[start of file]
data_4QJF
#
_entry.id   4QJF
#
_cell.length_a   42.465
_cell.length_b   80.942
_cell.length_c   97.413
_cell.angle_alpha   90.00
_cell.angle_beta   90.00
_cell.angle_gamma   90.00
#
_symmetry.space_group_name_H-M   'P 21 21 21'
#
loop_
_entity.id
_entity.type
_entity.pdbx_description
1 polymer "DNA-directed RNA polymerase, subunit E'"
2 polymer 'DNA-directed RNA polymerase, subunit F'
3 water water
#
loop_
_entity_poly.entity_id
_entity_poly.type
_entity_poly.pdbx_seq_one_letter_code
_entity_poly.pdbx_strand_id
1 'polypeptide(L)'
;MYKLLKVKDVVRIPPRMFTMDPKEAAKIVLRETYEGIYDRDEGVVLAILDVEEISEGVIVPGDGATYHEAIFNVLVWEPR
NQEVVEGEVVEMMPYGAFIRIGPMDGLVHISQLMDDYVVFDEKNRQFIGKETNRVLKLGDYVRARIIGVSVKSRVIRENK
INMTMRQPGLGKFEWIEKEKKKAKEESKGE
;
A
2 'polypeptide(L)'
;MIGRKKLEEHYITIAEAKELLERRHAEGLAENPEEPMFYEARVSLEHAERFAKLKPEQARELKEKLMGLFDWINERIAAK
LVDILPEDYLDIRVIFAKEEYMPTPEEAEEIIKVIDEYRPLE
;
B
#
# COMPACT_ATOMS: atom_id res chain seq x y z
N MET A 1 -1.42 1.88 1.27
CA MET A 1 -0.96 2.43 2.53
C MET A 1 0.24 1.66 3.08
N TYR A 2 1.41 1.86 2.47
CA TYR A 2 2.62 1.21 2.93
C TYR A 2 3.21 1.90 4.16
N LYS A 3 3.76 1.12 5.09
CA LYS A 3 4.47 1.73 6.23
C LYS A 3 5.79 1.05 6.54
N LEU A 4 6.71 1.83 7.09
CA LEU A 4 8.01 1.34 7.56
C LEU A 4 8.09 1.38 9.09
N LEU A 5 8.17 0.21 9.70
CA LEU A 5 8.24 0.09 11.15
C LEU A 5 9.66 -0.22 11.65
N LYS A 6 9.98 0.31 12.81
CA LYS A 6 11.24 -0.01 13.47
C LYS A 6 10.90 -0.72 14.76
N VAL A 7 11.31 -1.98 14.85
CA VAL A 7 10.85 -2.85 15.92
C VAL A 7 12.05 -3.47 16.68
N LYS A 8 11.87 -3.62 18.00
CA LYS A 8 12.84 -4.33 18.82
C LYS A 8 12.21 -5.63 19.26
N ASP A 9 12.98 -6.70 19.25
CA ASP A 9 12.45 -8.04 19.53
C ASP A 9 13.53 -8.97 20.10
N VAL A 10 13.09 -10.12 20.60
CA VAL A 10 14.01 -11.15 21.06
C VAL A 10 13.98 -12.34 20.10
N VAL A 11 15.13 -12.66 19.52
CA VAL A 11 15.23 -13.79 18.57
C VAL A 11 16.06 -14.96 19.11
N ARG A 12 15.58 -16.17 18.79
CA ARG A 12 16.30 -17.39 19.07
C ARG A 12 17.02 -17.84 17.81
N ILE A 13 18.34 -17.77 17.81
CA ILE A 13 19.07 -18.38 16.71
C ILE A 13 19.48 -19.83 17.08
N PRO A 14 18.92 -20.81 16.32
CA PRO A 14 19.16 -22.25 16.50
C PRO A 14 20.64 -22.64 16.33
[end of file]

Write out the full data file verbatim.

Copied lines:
data_4QJF
#
_entry.id   4QJF
#
_cell.length_a   42.465
_cell.length_b   80.942
_cell.length_c   97.413
_cell.angle_alpha   90.00
_cell.angle_beta   90.00
_cell.angle_gamma   90.00
#
_symmetry.space_group_name_H-M   'P 21 21 21'
#
loop_
_entity.id
_entity.type
_entity.pdbx_description
1 polymer "DNA-directed RNA polymerase, subunit E'"
2 polymer 'DNA-directed RNA polymerase, subunit F'
3 water water
#
loop_
_entity_poly.entity_id
_entity_poly.type
_entity_poly.pdbx_seq_one_letter_code
_entity_poly.pdbx_strand_id
1 'polypeptide(L)'
;MYKLLKVKDVVRIPPRMFTMDPKEAAKIVLRETYEGIYDRDEGVVLAILDVEEISEGVIVPGDGATYHEAIFNVLVWEPR
NQEVVEGEVVEMMPYGAFIRIGPMDGLVHISQLMDDYVVFDEKNRQFIGKETNRVLKLGDYVRARIIGVSVKSRVIRENK
INMTMRQPGLGKFEWIEKEKKKAKEESKGE
;
A
2 'polypeptide(L)'
;MIGRKKLEEHYITIAEAKELLERRHAEGLAENPEEPMFYEARVSLEHAERFAKLKPEQARELKEKLMGLFDWINERIAAK
LVDILPEDYLDIRVIFAKEEYMPTPEEAEEIIKVIDEYRPLE
;
B
#
# COMPACT_ATOMS: atom_id res chain seq x y z
N MET A 1 -1.42 1.88 1.27
CA MET A 1 -0.96 2.43 2.53
C MET A 1 0.24 1.66 3.08
N TYR A 2 1.41 1.86 2.47
CA TYR A 2 2.62 1.21 2.93
C TYR A 2 3.21 1.90 4.16
N LYS A 3 3.76 1.12 5.09
CA LYS A 3 4.47 1.73 6.23
C LYS A 3 5.79 1.05 6.54
N LEU A 4 6.71 1.83 7.09
CA LEU A 4 8.01 1.34 7.56
C LEU A 4 8.09 1.38 9.09
N LEU A 5 8.17 0.21 9.70
CA LEU A 5 8.24 0.09 11.15
C LEU A 5 9.66 -0.22 11.65
N LYS A 6 9.98 0.31 12.81
CA LYS A 6 11.24 -0.01 13.47
C LYS A 6 10.90 -0.72 14.76
N VAL A 7 11.31 -1.98 14.85
CA VAL A 7 10.85 -2.85 15.92
C VAL A 7 12.05 -3.47 16.68
N LYS A 8 11.87 -3.62 18.00
CA LYS A 8 12.84 -4.33 18.82
C LYS A 8 12.21 -5.63 19.26
N ASP A 9 12.98 -6.70 19.25
CA ASP A 9 12.45 -8.04 19.53
C ASP A 9 13.53 -8.97 20.10
N VAL A 10 13.09 -10.12 20.60
CA VAL A 10 14.01 -11.15 21.06
C VAL A 10 13.98 -12.34 20.10
N VAL A 11 15.13 -12.66 19.52
CA VAL A 11 15.23 -13.79 18.57
C VAL A 11 16.06 -14.96 19.11
N ARG A 12 15.58 -16.17 18.79
CA ARG A 12 16.30 -17.39 19.07
C ARG A 12 17.02 -17.84 17.81
N ILE A 13 18.34 -17.77 17.81
CA ILE A 13 19.07 -18.38 16.71
C ILE A 13 19.48 -19.83 17.08
N PRO A 14 18.92 -20.81 16.32
CA PRO A 14 19.16 -22.25 16.50
C PRO A 14 20.64 -22.64 16.33